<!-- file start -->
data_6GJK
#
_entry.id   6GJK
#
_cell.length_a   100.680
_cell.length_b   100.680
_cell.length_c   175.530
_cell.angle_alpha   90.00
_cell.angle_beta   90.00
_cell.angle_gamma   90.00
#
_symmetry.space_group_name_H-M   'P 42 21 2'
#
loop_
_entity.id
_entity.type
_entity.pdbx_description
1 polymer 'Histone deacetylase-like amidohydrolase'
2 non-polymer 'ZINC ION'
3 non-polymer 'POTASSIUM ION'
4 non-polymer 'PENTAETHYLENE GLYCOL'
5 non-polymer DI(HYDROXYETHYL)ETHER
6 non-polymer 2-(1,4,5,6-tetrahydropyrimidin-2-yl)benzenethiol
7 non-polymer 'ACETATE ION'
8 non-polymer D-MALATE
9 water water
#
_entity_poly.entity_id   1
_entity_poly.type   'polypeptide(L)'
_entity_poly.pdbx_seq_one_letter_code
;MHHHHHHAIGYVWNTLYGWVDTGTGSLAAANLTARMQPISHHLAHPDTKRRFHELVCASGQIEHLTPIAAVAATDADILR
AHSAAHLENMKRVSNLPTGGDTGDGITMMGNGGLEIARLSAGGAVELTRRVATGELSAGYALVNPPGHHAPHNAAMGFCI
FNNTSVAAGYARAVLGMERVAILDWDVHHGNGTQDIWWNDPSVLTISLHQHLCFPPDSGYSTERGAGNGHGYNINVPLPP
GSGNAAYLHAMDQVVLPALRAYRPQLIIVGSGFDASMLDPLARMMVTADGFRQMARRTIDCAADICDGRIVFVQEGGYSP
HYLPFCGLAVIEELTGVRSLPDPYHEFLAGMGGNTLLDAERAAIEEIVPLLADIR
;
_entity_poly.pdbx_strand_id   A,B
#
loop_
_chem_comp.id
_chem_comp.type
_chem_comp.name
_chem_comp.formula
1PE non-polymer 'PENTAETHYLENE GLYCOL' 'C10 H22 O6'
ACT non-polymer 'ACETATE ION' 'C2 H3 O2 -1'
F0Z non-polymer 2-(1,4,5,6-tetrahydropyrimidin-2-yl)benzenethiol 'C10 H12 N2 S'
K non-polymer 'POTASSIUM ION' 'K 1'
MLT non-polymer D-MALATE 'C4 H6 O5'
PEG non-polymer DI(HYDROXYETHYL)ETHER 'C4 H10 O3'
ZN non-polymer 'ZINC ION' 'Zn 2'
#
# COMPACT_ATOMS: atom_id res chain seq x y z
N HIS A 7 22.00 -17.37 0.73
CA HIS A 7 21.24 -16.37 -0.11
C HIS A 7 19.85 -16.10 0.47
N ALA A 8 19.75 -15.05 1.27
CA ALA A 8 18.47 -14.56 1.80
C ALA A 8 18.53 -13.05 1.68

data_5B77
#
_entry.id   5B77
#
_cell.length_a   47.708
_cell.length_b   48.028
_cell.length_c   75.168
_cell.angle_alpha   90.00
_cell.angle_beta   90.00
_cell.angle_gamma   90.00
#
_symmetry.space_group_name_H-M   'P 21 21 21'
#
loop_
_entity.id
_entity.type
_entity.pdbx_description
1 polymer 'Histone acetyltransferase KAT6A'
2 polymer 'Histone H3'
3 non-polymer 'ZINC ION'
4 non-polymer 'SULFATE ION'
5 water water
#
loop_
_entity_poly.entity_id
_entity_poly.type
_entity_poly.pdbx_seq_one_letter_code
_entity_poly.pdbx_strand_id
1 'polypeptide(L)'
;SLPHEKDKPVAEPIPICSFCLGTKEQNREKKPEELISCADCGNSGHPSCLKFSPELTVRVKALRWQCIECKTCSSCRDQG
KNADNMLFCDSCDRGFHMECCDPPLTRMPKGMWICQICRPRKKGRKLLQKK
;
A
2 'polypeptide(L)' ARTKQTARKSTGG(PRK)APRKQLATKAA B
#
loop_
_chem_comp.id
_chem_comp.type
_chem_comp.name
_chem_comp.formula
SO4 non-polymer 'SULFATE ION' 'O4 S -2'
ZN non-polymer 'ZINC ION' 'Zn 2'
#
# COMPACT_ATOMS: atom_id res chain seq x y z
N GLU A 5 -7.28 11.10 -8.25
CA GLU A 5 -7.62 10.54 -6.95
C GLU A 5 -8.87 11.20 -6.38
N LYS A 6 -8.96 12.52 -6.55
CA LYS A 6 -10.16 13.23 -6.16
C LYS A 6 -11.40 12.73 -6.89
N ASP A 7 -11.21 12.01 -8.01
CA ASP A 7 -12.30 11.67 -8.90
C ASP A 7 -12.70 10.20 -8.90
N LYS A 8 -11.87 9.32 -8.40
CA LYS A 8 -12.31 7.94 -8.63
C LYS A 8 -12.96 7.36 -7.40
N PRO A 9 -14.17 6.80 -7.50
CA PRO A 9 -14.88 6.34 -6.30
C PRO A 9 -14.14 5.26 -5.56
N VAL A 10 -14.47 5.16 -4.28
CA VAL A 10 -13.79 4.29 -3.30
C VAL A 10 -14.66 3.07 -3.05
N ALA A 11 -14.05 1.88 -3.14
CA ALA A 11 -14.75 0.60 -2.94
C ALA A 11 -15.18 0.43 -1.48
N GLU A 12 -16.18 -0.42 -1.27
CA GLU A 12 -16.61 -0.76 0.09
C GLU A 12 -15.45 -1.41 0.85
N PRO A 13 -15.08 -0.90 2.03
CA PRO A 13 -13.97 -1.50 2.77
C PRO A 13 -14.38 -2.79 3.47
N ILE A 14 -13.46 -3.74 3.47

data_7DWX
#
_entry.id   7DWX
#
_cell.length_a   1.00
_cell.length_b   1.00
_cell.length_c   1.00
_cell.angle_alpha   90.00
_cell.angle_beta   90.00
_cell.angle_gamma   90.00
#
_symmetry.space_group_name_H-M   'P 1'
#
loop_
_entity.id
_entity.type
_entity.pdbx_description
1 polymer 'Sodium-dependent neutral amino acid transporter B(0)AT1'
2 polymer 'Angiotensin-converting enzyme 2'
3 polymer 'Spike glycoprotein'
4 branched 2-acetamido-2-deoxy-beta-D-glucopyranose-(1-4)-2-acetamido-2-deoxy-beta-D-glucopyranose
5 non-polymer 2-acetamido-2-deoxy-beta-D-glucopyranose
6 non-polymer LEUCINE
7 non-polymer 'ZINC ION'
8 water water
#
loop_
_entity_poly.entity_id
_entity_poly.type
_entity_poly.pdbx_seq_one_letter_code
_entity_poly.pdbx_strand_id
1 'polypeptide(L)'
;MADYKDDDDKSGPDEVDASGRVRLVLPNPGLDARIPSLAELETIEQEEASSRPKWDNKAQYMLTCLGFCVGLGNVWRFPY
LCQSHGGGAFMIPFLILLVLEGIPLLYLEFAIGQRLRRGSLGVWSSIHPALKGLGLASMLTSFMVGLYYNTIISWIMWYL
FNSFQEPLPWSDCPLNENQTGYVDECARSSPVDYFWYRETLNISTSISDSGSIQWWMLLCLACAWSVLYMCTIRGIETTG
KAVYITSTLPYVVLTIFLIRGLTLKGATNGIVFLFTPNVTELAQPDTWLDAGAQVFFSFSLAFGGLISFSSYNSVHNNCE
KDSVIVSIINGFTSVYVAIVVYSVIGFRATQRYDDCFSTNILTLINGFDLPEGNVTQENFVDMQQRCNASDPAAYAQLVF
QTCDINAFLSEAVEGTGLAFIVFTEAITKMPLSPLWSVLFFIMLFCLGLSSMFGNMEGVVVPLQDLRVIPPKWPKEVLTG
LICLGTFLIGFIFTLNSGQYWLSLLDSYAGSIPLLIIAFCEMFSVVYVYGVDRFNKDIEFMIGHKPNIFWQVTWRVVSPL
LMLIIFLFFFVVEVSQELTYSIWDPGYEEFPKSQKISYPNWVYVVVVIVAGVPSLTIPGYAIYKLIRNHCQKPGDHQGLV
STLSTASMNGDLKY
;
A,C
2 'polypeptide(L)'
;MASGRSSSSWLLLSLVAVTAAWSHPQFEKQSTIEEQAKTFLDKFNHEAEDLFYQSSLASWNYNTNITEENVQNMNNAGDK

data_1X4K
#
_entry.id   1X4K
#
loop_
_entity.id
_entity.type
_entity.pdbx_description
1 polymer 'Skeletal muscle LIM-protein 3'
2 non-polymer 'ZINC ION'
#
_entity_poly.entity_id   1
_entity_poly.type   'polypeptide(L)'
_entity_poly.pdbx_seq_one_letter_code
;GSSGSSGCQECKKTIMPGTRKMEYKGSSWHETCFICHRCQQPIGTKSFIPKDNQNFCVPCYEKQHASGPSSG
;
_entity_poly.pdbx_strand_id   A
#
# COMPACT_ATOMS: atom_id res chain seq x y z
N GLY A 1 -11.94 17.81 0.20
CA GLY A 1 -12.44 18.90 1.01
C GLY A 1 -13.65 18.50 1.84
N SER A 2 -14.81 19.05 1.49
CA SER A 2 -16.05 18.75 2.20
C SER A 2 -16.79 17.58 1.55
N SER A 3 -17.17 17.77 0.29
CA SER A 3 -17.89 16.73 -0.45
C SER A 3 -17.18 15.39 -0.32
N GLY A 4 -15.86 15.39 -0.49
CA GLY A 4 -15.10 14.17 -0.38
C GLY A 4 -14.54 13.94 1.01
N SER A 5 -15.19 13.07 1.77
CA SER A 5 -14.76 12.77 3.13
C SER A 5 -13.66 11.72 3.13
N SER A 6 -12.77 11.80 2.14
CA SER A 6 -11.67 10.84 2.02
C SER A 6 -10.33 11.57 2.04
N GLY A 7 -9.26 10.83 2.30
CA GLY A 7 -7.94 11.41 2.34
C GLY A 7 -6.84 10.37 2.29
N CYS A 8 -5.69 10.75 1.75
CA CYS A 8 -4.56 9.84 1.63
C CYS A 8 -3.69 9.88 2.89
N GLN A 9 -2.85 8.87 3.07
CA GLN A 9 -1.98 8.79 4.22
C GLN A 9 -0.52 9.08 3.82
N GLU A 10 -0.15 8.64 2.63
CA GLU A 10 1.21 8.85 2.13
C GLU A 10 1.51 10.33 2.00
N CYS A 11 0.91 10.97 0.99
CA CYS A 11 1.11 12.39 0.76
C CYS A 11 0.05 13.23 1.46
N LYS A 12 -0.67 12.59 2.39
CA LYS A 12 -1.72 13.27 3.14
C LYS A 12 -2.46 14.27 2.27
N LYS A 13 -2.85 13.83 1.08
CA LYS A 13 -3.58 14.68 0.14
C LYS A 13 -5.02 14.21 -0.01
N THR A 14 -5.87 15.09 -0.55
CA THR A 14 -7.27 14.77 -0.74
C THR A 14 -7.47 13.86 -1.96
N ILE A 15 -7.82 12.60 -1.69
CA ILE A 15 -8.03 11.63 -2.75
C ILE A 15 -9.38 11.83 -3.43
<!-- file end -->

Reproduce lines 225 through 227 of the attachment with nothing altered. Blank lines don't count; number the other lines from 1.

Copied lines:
N CYS A 11 0.91 10.97 0.99
CA CYS A 11 1.11 12.39 0.76
C CYS A 11 0.05 13.23 1.46